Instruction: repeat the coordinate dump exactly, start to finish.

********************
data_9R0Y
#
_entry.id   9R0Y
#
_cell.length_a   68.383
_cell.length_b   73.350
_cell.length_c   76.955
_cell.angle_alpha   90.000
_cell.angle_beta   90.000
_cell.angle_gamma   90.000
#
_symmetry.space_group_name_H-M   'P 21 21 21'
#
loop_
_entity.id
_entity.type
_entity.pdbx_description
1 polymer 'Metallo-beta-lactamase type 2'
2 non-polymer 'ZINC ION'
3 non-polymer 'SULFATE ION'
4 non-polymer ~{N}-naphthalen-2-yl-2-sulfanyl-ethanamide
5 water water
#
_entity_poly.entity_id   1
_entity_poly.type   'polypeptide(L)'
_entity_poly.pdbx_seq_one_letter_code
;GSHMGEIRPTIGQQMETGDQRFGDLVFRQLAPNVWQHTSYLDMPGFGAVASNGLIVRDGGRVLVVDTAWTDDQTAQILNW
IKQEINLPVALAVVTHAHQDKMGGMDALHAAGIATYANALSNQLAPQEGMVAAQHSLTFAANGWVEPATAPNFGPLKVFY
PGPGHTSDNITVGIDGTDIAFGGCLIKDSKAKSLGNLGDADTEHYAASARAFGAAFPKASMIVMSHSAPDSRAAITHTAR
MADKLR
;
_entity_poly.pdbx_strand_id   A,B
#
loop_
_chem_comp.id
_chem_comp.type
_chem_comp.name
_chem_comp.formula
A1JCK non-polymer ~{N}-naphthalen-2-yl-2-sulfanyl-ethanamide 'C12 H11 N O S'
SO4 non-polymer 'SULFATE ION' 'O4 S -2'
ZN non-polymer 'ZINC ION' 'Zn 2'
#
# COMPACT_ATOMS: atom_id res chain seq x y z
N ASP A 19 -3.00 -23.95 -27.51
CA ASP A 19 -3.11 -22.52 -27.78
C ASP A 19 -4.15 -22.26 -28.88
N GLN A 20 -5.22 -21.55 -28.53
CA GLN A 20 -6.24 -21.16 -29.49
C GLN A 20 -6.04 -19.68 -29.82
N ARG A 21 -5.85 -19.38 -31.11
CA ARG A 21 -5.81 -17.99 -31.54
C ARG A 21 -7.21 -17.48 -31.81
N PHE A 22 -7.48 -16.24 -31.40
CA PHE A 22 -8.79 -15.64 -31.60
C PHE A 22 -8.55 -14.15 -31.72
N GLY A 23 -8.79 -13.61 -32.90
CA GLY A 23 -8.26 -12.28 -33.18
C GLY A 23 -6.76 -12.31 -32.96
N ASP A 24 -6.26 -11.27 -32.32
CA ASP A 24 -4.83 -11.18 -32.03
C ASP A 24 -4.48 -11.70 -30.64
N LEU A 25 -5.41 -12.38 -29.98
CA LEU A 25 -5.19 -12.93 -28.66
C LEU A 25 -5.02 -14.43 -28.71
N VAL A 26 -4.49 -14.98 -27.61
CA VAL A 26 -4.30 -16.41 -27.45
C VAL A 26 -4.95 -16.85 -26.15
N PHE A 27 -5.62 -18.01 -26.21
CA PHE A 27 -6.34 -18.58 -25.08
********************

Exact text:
data_9R0Y
#
_entry.id   9R0Y
#
_cell.length_a   68.383
_cell.length_b   73.350
_cell.length_c   76.955
_cell.angle_alpha   90.000
_cell.angle_beta   90.000
_cell.angle_gamma   90.000
#
_symmetry.space_group_name_H-M   'P 21 21 21'
#
loop_
_entity.id
_entity.type
_entity.pdbx_description
1 polymer 'Metallo-beta-lactamase type 2'
2 non-polymer 'ZINC ION'
3 non-polymer 'SULFATE ION'
4 non-polymer ~{N}-naphthalen-2-yl-2-sulfanyl-ethanamide
5 water water
#
_entity_poly.entity_id   1
_entity_poly.type   'polypeptide(L)'
_entity_poly.pdbx_seq_one_letter_code
;GSHMGEIRPTIGQQMETGDQRFGDLVFRQLAPNVWQHTSYLDMPGFGAVASNGLIVRDGGRVLVVDTAWTDDQTAQILNW
IKQEINLPVALAVVTHAHQDKMGGMDALHAAGIATYANALSNQLAPQEGMVAAQHSLTFAANGWVEPATAPNFGPLKVFY
PGPGHTSDNITVGIDGTDIAFGGCLIKDSKAKSLGNLGDADTEHYAASARAFGAAFPKASMIVMSHSAPDSRAAITHTAR
MADKLR
;
_entity_poly.pdbx_strand_id   A,B
#
loop_
_chem_comp.id
_chem_comp.type
_chem_comp.name
_chem_comp.formula
A1JCK non-polymer ~{N}-naphthalen-2-yl-2-sulfanyl-ethanamide 'C12 H11 N O S'
SO4 non-polymer 'SULFATE ION' 'O4 S -2'
ZN non-polymer 'ZINC ION' 'Zn 2'
#
# COMPACT_ATOMS: atom_id res chain seq x y z
N ASP A 19 -3.00 -23.95 -27.51
CA ASP A 19 -3.11 -22.52 -27.78
C ASP A 19 -4.15 -22.26 -28.88
N GLN A 20 -5.22 -21.55 -28.53
CA GLN A 20 -6.24 -21.16 -29.49
C GLN A 20 -6.04 -19.68 -29.82
N ARG A 21 -5.85 -19.38 -31.11
CA ARG A 21 -5.81 -17.99 -31.54
C ARG A 21 -7.21 -17.48 -31.81
N PHE A 22 -7.48 -16.24 -31.40
CA PHE A 22 -8.79 -15.64 -31.60
C PHE A 22 -8.55 -14.15 -31.72
N GLY A 23 -8.79 -13.61 -32.90
CA GLY A 23 -8.26 -12.28 -33.18
C GLY A 23 -6.76 -12.31 -32.96
N ASP A 24 -6.26 -11.27 -32.32
CA ASP A 24 -4.83 -11.18 -32.03
C ASP A 24 -4.48 -11.70 -30.64
N LEU A 25 -5.41 -12.38 -29.98
CA LEU A 25 -5.19 -12.93 -28.66
C LEU A 25 -5.02 -14.43 -28.71
N VAL A 26 -4.49 -14.98 -27.61
CA VAL A 26 -4.30 -16.41 -27.45
C VAL A 26 -4.95 -16.85 -26.15
N PHE A 27 -5.62 -18.01 -26.21
CA PHE A 27 -6.34 -18.58 -25.08